The SpaceX Crew Dragon launch on the Demo-2 also counts as just the fifth time in U.S. history that astronauts flew into orbit on a new type of human-rated spacecraft. It is also the first time since the inaugural Space Shuttle launch in 1981. The other first-time human spacecraft involved Mercury, Gemini and Apollo.
No human has launched to orbit from American soil in nearly nine ultra-long years since the retirement of NASA’s Space Shuttles with the final launch on July 8, 2011 of the STS-135 mission to the ISS.
The exact flight duration for Demo-2 has not yet been determined but is expected to range from 1 to 4 months.
The Demo-2 mission “is an end-to-end test flight to validate the SpaceX crew transportation system, including launch, in-orbit, docking and landing operations. This is SpaceX’s second spaceflight test of its Crew Dragon and its first test with astronauts aboard, which will pave the way for its certification for regular crew flights to the station as part of NASA’s Commercial Crew Program.”
“This is a dream come true for me and everyone at SpaceX,” said Elon Musk, chief engineer at SpaceX.
“It is the culmination of an incredible amount of work by the SpaceX team, by NASA and by a number of other partners in the process of making this happen. You can look at this as the results of a hundred thousand people roughly when you add up all the suppliers and everyone working incredibly hard to make this day happen.”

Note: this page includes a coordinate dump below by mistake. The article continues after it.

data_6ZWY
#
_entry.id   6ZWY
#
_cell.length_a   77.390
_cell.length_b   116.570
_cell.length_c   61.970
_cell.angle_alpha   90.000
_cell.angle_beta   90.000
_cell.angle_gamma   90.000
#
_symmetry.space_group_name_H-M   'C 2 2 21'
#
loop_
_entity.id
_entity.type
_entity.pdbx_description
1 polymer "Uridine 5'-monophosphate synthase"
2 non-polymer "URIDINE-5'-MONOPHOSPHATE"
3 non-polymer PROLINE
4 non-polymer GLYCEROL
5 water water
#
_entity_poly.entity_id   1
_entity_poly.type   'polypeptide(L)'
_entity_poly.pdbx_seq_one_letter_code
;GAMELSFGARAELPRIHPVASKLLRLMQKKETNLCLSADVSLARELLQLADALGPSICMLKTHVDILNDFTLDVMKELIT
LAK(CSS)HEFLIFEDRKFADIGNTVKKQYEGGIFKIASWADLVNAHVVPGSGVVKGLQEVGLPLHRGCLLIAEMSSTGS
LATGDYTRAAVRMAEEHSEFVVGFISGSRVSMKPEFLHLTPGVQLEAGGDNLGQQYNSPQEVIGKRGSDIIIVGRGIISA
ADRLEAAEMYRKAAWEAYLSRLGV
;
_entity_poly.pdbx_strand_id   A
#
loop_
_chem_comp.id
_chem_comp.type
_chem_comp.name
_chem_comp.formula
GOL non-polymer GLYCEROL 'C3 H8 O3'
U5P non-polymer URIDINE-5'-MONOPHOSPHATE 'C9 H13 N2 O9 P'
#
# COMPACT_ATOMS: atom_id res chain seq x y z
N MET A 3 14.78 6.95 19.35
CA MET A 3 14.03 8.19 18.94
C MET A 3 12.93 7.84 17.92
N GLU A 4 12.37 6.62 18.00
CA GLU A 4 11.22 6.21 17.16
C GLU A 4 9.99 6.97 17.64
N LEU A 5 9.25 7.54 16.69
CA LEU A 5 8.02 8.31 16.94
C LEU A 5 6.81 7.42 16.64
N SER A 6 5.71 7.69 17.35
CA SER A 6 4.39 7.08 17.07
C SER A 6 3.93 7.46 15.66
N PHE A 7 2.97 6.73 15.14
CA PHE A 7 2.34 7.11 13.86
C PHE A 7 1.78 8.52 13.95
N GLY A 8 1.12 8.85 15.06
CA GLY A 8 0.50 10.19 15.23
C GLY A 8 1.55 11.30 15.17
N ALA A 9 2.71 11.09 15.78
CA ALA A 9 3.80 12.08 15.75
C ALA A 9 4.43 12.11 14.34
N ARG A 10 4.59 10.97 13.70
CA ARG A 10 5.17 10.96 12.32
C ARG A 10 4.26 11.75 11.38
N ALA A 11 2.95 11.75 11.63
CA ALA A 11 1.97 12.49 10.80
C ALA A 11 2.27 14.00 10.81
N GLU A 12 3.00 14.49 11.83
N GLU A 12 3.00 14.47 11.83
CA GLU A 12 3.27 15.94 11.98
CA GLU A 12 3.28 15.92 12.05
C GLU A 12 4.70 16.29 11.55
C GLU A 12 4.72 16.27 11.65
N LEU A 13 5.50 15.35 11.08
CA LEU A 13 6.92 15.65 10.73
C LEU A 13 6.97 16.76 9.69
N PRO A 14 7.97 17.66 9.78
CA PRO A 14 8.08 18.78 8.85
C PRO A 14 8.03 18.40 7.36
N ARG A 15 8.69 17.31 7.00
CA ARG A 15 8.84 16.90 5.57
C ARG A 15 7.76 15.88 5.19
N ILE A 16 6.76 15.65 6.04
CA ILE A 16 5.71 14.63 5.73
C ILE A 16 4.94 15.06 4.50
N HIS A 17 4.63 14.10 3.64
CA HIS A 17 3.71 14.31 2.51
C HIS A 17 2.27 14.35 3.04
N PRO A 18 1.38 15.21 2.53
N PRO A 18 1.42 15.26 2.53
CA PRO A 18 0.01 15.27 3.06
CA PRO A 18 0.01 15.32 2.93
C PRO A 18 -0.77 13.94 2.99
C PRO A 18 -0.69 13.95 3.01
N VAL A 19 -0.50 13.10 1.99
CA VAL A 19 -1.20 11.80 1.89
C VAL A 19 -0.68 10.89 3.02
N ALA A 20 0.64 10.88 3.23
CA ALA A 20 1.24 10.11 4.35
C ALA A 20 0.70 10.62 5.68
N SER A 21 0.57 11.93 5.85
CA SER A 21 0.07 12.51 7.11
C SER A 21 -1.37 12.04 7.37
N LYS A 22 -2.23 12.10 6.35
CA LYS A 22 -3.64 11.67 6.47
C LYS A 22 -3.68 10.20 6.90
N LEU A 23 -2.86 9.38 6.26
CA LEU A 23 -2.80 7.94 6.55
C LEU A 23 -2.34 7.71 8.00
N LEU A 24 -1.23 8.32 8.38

Following launch Behnken and Hurley will work with SpaceX mission control to verify the spacecraft is performing as intended by testing the environmental control system, the displays and control system, and by maneuvering the thrusters, among other things.
The first docking maneuver began Saturday, May 30, at 4:09 p.m., and the spacecraft will begin its close approach to the station at about 8:27 a.m. Sunday, May 31.
Crew Dragon is designed to dock autonomously, but the crews onboard the spacecraft and the space station will diligently monitor the performance of the spacecraft as it approaches and docks to the forward port of the station’s Harmony module.
In fact, Hurley and Behnken will take control twice for manual piloting operation demonstrations to confirm and prove out all spacecraft systems operate in both autonomous and manual modes in case the crew needs to take manual control.
President Trump and Vice President Pence flew from DC to KSC to attend witness the launch in person.